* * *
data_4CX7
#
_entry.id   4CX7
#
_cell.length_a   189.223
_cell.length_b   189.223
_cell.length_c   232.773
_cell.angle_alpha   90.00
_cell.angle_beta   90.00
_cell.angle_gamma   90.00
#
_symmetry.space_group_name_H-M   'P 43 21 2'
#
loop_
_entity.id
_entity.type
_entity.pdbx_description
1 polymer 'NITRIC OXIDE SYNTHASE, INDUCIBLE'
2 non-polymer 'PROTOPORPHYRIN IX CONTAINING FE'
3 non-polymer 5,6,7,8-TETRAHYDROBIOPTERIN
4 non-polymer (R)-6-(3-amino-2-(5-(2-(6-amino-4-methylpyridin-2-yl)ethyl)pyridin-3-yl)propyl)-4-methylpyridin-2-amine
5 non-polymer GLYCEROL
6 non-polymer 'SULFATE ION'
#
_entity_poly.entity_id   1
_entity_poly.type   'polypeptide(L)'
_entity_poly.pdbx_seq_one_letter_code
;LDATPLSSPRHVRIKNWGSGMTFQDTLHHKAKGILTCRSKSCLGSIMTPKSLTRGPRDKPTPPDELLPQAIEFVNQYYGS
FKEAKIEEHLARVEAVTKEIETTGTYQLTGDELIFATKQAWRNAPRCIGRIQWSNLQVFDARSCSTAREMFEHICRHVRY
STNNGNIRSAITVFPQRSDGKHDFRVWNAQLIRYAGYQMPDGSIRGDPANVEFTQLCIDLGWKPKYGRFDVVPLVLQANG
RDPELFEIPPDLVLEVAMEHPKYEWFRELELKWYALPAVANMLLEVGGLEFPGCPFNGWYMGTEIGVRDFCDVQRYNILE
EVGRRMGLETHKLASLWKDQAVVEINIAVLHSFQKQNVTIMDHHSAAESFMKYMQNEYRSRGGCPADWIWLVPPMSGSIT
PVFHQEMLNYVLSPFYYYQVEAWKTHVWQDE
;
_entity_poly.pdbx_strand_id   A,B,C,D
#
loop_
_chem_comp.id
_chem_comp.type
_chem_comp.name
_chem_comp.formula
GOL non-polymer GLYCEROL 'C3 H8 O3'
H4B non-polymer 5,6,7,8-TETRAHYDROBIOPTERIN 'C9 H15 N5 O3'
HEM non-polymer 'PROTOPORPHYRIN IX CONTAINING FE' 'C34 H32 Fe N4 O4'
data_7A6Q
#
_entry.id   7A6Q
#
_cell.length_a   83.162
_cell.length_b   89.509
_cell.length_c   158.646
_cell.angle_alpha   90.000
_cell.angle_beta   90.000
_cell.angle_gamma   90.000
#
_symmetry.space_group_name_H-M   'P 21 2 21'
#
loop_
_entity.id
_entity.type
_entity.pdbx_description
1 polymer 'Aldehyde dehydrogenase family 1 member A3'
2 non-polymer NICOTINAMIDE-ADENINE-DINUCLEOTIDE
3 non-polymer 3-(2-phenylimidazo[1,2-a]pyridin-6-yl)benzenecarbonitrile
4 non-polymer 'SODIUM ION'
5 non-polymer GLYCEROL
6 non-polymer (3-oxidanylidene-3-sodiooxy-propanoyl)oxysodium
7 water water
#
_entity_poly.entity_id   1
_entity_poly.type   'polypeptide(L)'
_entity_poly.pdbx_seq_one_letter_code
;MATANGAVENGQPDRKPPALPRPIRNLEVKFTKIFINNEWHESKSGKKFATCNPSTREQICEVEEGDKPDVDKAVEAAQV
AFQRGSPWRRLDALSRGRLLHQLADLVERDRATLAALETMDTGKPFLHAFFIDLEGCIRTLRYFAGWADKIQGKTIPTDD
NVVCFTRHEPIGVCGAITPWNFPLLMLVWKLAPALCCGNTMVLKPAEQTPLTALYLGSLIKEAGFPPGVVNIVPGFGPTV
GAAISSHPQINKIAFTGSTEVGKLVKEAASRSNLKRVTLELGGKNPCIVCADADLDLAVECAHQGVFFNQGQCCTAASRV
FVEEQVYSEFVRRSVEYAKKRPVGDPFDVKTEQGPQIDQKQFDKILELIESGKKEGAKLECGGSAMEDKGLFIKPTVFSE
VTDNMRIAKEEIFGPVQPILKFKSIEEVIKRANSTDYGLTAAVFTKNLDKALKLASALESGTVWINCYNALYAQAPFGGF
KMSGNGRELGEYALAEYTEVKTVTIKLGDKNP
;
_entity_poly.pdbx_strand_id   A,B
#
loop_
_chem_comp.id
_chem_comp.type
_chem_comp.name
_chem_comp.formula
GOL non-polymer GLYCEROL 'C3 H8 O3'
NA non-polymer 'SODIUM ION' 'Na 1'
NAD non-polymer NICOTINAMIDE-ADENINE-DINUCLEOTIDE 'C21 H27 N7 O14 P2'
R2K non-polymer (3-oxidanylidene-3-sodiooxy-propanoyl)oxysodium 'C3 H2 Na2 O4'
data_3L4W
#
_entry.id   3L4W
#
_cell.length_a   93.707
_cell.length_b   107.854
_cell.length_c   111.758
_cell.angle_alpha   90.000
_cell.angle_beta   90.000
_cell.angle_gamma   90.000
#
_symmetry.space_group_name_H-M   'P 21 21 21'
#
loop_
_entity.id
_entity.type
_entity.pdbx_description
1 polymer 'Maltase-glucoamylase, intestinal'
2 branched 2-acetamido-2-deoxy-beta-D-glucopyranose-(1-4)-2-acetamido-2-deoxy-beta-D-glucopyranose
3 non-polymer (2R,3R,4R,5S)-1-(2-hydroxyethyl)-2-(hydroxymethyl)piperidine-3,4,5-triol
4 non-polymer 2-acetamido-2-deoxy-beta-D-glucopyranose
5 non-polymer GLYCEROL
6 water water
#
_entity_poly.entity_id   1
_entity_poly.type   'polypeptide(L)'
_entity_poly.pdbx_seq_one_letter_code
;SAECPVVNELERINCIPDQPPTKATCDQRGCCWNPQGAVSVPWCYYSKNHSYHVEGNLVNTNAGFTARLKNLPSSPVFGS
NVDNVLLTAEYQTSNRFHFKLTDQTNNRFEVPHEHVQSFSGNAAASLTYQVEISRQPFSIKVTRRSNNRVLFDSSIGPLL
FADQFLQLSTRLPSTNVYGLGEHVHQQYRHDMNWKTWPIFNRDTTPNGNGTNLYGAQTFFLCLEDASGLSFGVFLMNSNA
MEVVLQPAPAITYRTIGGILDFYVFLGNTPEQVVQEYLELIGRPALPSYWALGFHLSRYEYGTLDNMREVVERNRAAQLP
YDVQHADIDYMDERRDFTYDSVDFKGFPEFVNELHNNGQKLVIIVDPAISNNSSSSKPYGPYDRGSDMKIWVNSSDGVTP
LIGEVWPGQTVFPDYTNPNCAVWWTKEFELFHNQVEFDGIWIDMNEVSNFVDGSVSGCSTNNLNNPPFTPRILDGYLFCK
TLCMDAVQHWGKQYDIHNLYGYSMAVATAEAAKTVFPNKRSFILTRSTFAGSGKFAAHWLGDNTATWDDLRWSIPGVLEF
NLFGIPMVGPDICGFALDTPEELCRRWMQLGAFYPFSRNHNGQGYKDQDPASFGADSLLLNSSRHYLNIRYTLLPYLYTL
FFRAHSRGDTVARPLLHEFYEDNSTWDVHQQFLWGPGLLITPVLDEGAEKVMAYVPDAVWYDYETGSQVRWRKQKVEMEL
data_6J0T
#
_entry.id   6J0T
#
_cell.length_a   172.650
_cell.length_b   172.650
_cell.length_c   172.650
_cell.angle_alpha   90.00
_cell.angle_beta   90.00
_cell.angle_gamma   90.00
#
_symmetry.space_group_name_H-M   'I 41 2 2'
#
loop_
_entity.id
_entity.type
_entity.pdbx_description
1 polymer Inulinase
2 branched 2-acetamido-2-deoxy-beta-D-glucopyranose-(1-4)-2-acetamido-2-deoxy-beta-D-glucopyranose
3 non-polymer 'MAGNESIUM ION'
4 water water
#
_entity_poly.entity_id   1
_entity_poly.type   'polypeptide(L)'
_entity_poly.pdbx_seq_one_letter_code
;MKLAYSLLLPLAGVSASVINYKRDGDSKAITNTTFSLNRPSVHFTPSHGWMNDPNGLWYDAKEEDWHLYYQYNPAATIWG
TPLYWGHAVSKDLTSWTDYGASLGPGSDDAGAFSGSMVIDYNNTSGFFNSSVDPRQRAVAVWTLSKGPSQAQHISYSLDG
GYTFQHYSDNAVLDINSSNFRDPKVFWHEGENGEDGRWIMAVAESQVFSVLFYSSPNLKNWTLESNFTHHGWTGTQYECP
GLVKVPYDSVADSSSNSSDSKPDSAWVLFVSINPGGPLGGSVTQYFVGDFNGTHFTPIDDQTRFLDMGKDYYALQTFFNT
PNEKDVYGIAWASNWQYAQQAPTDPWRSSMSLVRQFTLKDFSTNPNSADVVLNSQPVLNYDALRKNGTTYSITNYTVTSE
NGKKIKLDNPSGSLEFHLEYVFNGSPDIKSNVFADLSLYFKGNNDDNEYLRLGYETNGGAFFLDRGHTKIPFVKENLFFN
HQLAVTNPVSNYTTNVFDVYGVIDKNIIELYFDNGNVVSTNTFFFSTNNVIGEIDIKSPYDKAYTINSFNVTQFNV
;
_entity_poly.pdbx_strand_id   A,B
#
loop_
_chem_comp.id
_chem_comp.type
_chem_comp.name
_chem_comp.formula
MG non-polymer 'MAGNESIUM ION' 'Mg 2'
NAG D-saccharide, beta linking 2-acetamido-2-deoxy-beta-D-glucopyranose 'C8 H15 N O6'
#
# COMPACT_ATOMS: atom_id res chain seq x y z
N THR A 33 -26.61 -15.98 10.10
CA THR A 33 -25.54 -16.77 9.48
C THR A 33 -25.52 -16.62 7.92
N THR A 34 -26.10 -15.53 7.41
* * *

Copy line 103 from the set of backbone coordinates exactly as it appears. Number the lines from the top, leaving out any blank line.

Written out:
_symmetry.space_group_name_H-M   'P 21 21 21'